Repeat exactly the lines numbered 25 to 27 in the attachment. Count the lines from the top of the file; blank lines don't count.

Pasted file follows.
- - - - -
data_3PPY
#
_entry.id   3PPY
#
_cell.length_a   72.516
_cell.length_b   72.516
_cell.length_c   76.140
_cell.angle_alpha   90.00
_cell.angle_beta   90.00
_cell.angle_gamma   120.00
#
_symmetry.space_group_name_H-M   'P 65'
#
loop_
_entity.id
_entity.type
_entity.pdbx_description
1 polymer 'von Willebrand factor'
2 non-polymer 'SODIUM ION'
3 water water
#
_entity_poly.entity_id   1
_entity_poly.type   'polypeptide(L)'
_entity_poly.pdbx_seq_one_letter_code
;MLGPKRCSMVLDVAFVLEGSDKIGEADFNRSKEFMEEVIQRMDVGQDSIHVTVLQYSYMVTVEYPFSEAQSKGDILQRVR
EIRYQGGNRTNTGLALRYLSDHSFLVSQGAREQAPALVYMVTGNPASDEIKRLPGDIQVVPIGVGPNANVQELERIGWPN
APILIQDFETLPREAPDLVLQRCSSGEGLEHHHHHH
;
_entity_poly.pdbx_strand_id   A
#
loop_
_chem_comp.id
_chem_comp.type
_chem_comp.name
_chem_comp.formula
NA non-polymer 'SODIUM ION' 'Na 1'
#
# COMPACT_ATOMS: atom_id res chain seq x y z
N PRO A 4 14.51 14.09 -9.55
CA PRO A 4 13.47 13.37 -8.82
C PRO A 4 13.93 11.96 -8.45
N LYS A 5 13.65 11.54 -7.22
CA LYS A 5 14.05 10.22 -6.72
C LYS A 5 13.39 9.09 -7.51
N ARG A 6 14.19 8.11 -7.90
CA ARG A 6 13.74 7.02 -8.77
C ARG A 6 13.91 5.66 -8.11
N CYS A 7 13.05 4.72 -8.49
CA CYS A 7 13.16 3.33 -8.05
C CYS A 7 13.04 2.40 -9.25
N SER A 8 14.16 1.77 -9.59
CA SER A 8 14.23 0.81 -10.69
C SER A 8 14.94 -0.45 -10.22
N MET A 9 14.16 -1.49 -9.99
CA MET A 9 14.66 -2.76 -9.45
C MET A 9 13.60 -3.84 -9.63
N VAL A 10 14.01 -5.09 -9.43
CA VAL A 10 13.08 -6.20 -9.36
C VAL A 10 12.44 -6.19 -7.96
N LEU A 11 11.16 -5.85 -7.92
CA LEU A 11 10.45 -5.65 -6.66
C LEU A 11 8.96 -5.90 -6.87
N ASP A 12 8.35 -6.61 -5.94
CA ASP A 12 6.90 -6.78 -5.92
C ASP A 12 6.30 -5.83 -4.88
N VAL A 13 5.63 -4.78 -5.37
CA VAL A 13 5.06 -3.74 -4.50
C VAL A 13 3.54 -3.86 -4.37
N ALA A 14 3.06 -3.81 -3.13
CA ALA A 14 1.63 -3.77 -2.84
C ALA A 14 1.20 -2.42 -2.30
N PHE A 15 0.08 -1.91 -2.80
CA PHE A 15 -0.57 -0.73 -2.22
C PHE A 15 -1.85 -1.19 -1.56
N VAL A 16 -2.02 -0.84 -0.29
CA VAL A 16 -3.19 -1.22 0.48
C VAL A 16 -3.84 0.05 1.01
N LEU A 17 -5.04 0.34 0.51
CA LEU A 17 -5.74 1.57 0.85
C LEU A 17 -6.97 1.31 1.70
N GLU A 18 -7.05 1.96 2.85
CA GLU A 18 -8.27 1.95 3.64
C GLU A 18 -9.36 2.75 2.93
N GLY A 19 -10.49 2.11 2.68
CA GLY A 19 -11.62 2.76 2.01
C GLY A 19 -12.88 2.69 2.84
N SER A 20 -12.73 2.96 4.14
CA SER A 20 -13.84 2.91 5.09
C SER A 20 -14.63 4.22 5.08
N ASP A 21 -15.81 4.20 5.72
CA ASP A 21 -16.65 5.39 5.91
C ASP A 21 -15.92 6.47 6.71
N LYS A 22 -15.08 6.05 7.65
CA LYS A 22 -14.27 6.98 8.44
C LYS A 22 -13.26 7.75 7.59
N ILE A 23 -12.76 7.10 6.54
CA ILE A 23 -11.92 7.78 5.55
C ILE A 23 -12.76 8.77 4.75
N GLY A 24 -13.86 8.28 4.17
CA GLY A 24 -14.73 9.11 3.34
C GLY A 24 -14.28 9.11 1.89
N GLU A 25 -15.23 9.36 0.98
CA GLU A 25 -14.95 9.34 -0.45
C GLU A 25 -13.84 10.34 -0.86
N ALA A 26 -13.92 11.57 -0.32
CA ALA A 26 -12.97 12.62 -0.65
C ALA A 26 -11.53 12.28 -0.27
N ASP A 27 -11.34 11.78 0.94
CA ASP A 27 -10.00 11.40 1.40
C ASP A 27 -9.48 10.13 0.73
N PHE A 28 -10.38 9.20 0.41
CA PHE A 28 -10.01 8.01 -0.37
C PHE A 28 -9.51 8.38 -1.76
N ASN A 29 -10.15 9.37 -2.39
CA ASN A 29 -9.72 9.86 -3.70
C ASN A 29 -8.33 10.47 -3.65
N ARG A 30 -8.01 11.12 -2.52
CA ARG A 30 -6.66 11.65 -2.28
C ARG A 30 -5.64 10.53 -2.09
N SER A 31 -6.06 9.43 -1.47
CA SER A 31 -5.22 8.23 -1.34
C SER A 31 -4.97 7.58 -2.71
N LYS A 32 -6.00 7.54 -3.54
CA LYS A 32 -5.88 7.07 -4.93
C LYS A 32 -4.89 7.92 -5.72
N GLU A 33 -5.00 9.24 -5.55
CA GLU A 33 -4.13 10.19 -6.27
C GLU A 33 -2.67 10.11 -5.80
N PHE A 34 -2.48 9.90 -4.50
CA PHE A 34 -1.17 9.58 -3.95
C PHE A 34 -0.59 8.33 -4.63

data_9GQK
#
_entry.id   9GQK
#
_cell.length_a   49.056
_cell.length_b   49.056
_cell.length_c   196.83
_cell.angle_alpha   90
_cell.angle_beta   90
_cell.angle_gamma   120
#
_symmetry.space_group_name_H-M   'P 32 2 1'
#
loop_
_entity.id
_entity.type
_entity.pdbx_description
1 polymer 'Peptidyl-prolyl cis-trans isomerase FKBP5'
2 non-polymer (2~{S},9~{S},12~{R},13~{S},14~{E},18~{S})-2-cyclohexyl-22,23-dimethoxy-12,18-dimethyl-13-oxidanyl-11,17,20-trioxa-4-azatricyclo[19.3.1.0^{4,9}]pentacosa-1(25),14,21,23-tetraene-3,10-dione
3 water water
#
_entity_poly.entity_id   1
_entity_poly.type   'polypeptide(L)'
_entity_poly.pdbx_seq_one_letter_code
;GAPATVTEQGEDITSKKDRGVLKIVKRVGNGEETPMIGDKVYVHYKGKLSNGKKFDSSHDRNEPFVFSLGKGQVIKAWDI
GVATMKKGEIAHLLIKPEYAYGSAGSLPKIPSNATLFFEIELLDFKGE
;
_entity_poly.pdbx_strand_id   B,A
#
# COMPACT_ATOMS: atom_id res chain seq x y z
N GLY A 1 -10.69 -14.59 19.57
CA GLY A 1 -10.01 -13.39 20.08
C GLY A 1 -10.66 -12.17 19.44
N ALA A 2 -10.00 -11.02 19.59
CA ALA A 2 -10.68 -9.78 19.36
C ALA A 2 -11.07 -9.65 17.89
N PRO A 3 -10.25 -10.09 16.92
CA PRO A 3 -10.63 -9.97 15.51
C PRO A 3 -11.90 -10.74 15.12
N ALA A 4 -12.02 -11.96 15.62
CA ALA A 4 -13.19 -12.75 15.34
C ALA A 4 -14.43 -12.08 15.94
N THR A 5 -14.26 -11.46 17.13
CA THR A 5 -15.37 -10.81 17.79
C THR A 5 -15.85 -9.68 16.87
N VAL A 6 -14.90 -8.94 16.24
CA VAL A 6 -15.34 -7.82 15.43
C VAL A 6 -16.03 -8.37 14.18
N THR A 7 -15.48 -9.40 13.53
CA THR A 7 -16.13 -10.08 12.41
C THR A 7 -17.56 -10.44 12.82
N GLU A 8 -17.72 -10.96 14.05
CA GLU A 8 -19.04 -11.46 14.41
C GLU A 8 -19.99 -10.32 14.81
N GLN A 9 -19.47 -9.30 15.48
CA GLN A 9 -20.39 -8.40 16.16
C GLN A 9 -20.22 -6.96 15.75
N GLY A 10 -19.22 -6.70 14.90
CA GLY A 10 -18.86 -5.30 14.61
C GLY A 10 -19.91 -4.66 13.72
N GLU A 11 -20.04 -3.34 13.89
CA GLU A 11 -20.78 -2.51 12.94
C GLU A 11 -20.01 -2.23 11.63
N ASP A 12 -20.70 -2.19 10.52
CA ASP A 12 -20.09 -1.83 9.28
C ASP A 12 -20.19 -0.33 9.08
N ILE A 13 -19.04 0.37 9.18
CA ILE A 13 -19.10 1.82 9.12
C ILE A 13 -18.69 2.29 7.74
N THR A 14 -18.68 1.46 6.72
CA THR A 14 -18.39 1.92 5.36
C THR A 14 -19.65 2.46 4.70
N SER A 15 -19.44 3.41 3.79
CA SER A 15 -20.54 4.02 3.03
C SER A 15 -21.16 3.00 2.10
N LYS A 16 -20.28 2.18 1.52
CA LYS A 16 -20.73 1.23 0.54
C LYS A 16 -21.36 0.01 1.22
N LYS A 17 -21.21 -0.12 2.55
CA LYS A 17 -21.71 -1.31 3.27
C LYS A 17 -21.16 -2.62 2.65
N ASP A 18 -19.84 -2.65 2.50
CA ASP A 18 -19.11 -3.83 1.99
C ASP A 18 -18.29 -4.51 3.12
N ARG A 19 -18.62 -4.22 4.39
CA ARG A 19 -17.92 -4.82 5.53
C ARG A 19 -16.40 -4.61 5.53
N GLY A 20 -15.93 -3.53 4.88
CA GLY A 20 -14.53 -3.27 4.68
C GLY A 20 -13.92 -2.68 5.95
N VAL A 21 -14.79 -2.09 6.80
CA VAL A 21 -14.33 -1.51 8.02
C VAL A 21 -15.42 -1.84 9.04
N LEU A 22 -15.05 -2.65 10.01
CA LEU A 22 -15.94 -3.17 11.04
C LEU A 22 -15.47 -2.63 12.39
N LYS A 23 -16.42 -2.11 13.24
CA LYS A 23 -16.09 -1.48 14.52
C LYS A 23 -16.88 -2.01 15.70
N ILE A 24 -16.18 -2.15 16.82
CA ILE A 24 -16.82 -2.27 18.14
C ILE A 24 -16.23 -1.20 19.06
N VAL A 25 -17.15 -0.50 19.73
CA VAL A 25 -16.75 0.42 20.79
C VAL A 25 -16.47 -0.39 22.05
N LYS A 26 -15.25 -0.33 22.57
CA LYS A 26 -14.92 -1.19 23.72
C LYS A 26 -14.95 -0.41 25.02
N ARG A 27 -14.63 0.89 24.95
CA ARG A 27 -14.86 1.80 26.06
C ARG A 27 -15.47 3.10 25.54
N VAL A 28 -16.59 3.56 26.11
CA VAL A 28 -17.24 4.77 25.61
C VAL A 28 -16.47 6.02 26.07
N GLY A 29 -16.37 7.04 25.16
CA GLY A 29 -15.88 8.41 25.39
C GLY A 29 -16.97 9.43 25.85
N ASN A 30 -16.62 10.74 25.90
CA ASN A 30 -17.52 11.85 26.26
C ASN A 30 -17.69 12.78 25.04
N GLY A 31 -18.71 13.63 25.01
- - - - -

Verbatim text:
;MLGPKRCSMVLDVAFVLEGSDKIGEADFNRSKEFMEEVIQRMDVGQDSIHVTVLQYSYMVTVEYPFSEAQSKGDILQRVR
EIRYQGGNRTNTGLALRYLSDHSFLVSQGAREQAPALVYMVTGNPASDEIKRLPGDIQVVPIGVGPNANVQELERIGWPN
APILIQDFETLPREAPDLVLQRCSSGEGLEHHHHHH